It is estimated that 4% to 10% of pregnant women develop UTIs. Therefore, it is approximately double the number found in non-pregnant women of the same age. In severe cases, UTIs in a pregnant woman can lead to miscarriage and premature delivery.
ITU in childhood
Women who have had an ICU during childhood are twice as likely to develop an infection during pregnancy than women who did not.
Poor intimate hygiene can be a cause of contamination of the vaginal introitus and may be the reason for UTI. Deficiencies of the immunoglobulins secreted by the female genitalia may predispose to UTI. Associated systemic diseases, such as diabetes mellitus, should be compensated for to correct metabolic changes. Thus, these diseases may leave the body fragile in its systemic defenses, predisposing to UTI. Antibiotic treatments of other infectious diseases may alter the genital microflora by corroborating ITU.
Treatment of cystitis
Treatment of acute cystitis should be done with antibiotics for 3 days and preference should be given to the use of bacteriostats as they do not affect the flora of other parts of the body (such as the nasal or intestinal). These remedies are absorbed through the digestive tract and are eliminated promptly by urine. In this way, maintaining high concentrations of the drug in the bladder causes death of the bacteria.
The specific treatment of each case should be based on the cause that is predisposing to ITU. If vaginal changes occur, they should be treated, whether they cause vaginal discharge or dryness of the vagina. The latter is caused by hormone deficiency. Thus, its correction may be the principle of therapeutic success. The recolonization of bacilli of Döderlein normalizes the vaginal flora and fights invasion by intestinal bacteria.
Sometimes the cause of ITU is an important proctological abnormality (anus and rectum diseases) and should be treated primarily. The identification of the clinical situation of the patient is fundamental for the therapeutic planning.
Prevention of cystitis
Some women, with Repeat ITU, should receive a dose of bacteriostatic daily or after sexual intercourse. These women should be instructed to urinate after intercourse to expel the bacteria that ascended the bladder. In this way, the goal is to decrease the population of invading bacteria. Thus, it can give advantage to the body's defenses. For the same reason, generous hydration can help eliminate bacteria from the urinary tract.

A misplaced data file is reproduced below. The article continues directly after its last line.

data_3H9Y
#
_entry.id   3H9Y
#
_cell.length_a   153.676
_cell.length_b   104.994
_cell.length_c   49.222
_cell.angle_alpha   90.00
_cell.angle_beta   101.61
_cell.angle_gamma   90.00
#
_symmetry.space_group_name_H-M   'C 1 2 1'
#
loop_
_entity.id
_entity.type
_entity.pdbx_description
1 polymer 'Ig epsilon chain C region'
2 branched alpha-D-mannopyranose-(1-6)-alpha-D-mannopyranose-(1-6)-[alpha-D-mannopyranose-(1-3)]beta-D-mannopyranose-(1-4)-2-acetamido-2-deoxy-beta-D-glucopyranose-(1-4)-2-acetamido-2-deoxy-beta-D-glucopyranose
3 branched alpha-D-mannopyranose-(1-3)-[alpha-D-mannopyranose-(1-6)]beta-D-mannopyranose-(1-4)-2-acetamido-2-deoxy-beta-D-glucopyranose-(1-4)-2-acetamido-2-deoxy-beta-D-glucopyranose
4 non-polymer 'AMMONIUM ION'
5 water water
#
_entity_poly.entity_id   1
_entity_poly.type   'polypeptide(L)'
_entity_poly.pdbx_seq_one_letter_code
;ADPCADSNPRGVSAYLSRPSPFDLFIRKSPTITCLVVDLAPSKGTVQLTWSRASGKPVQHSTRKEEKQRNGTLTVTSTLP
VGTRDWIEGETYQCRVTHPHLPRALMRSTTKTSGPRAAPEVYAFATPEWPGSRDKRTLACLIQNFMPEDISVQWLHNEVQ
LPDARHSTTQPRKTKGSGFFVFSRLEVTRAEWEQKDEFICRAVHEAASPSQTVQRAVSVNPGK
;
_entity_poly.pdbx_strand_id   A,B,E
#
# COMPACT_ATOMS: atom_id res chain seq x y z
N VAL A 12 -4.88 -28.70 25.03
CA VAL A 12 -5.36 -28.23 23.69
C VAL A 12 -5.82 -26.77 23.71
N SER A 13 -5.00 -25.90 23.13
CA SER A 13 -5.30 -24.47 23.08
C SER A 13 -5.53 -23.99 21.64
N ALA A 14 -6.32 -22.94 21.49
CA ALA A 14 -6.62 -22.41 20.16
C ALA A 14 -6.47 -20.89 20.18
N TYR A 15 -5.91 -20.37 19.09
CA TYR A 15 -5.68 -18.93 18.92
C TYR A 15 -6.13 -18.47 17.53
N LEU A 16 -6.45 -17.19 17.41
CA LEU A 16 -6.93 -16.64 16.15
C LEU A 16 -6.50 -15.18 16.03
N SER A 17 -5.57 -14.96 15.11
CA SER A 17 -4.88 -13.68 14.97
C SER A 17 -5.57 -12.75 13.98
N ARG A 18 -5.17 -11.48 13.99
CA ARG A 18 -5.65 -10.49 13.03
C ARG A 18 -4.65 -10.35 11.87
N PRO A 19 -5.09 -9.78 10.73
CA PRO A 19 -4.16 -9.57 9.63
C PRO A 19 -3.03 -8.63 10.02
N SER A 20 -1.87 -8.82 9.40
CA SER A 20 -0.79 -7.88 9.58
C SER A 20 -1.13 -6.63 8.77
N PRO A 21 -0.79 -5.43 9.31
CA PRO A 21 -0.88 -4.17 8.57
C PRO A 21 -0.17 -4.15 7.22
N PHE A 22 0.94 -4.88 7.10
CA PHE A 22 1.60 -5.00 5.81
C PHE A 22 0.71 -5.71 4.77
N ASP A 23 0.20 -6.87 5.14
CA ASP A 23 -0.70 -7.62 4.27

Bacterial reservoirs in the bladder
The use of spermicides may predispose to recurrent UTIs. Patients with a reservoir of bacteria, as in women with urinary stasis (cystocele, neurological functional bladder disorders). In addition, diverticula (saculations that store urine) in the urethra and bladder should be left untreated for resolution. Treatment can be clinical or surgical. Urinary stasis is the cause of repetitive UTIs. Patients with urinary incontinence should be treated for resolution of their primary cause.
Normalization of vaginal flora
Normalization of the vaginal flora is part of the treatment of UTI, whether in the pre-menopausal or postmenopausal phase. Sometimes, local hormone replacement can solve the problem. Thus, treatment is instituted indefinitely in postmenopausal women.
Intimate hygiene of the genitals should not be performed after urinating or evacuating with showers, antiseptic soaps or hygienic tissues, as they may alter the microflora and vaginal pH. Try to urinate when you feel a full bladder. Therefore, chronic retention of urine may even cause neurological problems of the bladder. Keeping the bladder empty can help prevent ITU.
Local hygiene care
Exchange frequent and careful absorbents with tight clothing and lingerie made from synthetic materials, as they hinder perspiration and maintain local moisture as facilitators of bacterial proliferation, especially in a tropical country. Personal hygiene should always be done from front to back.
The use of cranberry juice seems to have some protective effect because it produces substance that in the urine prevents the bacterial fimbriae from attaching to the urothelium.
As can be seen, many are the causes and etiopathogenesis (as they happen) of the cystitis, and these should be treated so that the urinary tract is preserved in its integrity. Thus, poor treatment may predispose to complications in the evolution of one of the most frequent diseases observed in women during their lifetime.